News Release

Survey: Most willing to forgo opioids after surgery if pain can be effectively managed without them

Protocol that targets pain with common, safer drugs found to manage pain as well or better than opioids

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Orlando Health

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video: A national survey by Orlando Health finds while most people are more concerned with managing pain after surgery than the risks of opioid addiction, two-thirds would be willing to try opioid-free pain management. view more 

Credit: Orlando Health

Orlando, Fla –  Due to the COVID-19 pandemic, 2020 was the deadliest year on record for drug overdoses, with more than 93,000 deaths in the U.S. For too many, addiction begins in the hospital, where opioids are widely prescribed after surgeries or injuries. A new national survey by Orlando Health finds nearly four out of five Americans believe opioids are necessary to manage pain after surgery, but most would also be open to forgoing these potentially harmful medications if there are better options.

The survey found that 65% of Americans are more worried about managing their pain than the risks of opioid addiction, but more than two-thirds (68%) would be willing to try opioid-free pain management after surgery.

“It's very important for us to keep in mind that people do have pain and people do need pain control. The solution is not to just pull opioids away from people and leave them to fend for themselves,” said Luke Elms, MD, a general surgeon at Orlando Health Dr. P. Phillips Hospital. “That is a real problem after surgery that needs to be addressed in a compassionate manner.”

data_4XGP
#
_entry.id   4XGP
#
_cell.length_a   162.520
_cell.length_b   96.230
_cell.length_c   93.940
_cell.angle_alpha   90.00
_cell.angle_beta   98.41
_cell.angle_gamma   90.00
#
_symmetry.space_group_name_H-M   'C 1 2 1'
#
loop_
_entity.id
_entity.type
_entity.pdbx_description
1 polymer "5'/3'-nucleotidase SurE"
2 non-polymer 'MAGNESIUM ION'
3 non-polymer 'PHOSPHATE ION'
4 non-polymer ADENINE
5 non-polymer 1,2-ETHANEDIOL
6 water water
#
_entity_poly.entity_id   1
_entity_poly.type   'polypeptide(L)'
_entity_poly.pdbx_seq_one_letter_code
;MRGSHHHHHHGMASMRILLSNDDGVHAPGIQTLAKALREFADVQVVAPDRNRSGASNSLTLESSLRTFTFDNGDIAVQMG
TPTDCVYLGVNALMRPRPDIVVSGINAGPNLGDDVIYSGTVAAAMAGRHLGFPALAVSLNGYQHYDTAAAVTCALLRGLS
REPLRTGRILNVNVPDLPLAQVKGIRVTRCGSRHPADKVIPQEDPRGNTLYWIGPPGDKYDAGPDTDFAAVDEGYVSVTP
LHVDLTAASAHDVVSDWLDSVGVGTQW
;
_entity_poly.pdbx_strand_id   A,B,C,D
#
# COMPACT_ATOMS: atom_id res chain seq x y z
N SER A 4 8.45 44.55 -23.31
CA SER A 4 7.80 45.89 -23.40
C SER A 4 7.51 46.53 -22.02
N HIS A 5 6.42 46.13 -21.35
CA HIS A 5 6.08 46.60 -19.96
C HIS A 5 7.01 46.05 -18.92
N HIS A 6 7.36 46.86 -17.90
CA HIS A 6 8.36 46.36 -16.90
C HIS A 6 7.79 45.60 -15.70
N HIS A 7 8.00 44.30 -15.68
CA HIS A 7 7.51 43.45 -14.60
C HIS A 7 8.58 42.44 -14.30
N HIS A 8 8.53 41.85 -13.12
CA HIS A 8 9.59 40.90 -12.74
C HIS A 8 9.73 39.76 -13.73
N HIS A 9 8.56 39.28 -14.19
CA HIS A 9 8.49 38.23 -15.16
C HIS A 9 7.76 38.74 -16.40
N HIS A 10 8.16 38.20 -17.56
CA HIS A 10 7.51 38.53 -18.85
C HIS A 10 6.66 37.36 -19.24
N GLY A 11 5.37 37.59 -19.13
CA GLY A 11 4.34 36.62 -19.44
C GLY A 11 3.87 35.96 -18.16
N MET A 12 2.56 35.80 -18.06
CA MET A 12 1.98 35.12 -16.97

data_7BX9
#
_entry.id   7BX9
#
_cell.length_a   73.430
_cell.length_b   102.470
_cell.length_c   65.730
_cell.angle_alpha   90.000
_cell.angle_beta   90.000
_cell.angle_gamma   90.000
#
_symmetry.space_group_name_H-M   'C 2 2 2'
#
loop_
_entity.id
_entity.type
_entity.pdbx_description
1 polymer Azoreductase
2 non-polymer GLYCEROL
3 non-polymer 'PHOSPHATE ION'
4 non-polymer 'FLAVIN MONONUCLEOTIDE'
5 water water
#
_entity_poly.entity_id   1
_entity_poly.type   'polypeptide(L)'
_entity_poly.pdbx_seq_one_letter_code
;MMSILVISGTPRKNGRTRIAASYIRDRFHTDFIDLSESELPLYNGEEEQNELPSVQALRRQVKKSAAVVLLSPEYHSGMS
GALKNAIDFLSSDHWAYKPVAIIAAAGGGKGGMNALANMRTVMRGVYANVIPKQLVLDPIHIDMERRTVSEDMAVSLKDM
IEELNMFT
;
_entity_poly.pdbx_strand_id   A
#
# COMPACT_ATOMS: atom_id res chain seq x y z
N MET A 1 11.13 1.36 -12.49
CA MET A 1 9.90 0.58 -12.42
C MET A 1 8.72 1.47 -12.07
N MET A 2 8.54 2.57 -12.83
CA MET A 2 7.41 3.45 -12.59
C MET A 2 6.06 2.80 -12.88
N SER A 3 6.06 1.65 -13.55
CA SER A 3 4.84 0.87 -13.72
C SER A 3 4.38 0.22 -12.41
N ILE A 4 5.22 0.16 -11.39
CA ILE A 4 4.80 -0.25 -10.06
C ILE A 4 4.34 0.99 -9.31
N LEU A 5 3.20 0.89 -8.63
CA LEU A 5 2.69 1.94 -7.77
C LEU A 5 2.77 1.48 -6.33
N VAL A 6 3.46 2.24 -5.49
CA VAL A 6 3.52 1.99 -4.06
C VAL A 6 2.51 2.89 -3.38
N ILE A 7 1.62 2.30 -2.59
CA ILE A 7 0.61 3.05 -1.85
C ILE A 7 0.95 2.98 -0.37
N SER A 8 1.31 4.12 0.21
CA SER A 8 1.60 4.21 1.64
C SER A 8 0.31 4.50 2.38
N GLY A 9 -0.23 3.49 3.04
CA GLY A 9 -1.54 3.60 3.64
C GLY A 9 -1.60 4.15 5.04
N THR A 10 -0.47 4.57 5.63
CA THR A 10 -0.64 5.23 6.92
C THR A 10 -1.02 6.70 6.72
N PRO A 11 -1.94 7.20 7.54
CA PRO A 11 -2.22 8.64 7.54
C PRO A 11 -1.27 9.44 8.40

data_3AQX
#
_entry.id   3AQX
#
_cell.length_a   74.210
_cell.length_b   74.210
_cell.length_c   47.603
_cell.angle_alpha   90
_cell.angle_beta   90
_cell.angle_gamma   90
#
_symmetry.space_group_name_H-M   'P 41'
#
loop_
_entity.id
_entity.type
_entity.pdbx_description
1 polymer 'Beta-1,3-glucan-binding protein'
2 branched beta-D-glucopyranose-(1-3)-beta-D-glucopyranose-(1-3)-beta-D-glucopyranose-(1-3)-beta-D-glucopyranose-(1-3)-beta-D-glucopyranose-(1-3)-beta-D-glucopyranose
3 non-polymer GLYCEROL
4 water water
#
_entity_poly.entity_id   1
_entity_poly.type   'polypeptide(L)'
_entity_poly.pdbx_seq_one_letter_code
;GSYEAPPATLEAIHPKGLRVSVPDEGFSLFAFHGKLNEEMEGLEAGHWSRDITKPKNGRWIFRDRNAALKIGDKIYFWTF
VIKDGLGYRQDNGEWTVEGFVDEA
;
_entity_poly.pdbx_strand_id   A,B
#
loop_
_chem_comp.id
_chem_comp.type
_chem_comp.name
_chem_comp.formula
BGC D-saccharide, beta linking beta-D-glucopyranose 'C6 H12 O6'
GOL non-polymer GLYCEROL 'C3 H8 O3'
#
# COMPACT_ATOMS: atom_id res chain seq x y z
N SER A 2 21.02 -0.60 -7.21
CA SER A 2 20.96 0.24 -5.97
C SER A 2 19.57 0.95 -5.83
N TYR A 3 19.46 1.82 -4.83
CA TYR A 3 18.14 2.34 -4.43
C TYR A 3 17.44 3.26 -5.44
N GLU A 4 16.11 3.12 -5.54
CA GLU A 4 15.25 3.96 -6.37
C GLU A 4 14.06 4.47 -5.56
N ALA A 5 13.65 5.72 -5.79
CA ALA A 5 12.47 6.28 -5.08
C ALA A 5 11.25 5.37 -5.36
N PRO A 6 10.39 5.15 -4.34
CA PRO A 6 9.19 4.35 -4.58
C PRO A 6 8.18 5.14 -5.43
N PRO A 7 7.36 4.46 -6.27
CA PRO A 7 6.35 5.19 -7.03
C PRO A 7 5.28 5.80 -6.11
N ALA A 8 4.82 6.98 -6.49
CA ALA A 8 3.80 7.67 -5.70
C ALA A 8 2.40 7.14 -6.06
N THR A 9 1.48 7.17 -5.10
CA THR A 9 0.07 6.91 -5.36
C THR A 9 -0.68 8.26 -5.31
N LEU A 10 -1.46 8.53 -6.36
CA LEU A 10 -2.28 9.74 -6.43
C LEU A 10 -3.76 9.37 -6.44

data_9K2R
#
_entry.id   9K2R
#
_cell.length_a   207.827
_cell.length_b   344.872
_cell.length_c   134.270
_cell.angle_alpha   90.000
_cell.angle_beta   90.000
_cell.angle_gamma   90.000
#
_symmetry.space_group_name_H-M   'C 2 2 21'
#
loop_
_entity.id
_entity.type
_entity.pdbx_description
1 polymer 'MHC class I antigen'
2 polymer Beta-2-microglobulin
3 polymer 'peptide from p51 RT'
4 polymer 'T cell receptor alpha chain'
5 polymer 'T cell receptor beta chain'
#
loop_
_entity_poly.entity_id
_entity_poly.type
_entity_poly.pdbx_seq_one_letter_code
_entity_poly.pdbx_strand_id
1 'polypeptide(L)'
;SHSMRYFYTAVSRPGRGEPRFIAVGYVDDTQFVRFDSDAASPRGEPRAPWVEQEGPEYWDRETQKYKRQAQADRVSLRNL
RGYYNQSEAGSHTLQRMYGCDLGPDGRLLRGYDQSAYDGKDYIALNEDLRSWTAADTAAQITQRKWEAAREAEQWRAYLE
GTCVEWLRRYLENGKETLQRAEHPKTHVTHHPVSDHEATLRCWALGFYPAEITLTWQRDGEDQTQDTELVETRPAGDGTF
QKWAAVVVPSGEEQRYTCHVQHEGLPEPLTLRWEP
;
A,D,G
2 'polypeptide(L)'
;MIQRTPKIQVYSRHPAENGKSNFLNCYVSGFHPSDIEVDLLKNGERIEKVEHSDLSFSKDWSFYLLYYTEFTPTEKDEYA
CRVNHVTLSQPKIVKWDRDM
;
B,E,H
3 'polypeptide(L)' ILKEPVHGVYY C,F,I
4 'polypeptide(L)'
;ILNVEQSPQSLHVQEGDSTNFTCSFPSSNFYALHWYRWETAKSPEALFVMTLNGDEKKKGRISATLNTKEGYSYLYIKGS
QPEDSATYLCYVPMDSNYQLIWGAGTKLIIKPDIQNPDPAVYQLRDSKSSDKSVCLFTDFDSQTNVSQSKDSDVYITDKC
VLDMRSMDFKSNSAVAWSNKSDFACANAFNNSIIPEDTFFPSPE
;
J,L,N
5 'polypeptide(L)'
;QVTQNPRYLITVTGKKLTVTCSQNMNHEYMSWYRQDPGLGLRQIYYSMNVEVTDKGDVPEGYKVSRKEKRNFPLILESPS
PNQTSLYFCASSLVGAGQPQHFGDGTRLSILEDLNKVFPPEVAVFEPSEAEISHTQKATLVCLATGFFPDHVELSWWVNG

Dr. Elms has implemented a protocol that uses common over-the-counter drugs like acetaminophen, ibuprofen and muscle relaxers. Used in coordination, these safer medications can offer powerful pain relief that is more targeted to a patient’s specific areas of pain than the blanket coverage of opioids. It also helps patients recover faster without the side effects that accompany opioids like nausea, dizziness and constipation.

“When I talk to patients and reassure them that we're going to be replacing opioids with a much more effective and safe method, and really talk to them about the risks of opioids that have become much more evident with the research that's come out recently, most patients are very open to the idea,” Dr. Elms said.

Dr. Elms says some patients are so worried about becoming addicted to opioids that they delay the care or procedures they need. Andria Herr was not willing to take that risk when she learned she needed surgery to remove her gallbladder.

“I lost someone close to me as a result of addiction from prescribed medications after a medical procedure,” Herr said. “So I did extensive research to find a surgeon that uses the ERAS program, or Easy Recovery After Surgery, which is based on the idea that there are no opioids, but your pain is managed. I was happy to find Dr. Elms, who had a protocol in place that has proved to be effective and safe.”

The opioid avoidance program is part of a comprehensive approach at Orlando Health to combat the opioid epidemic. It works in tandem with Jaime Bridges, an opioid coordinator at Orlando Health Orlando Regional Medical Center who is trained to recognize those who are struggling with or at risk for opioid use disorder. Bridges provides counsel and resources to ensure patients are supported while they’re in the hospital and also after they leave.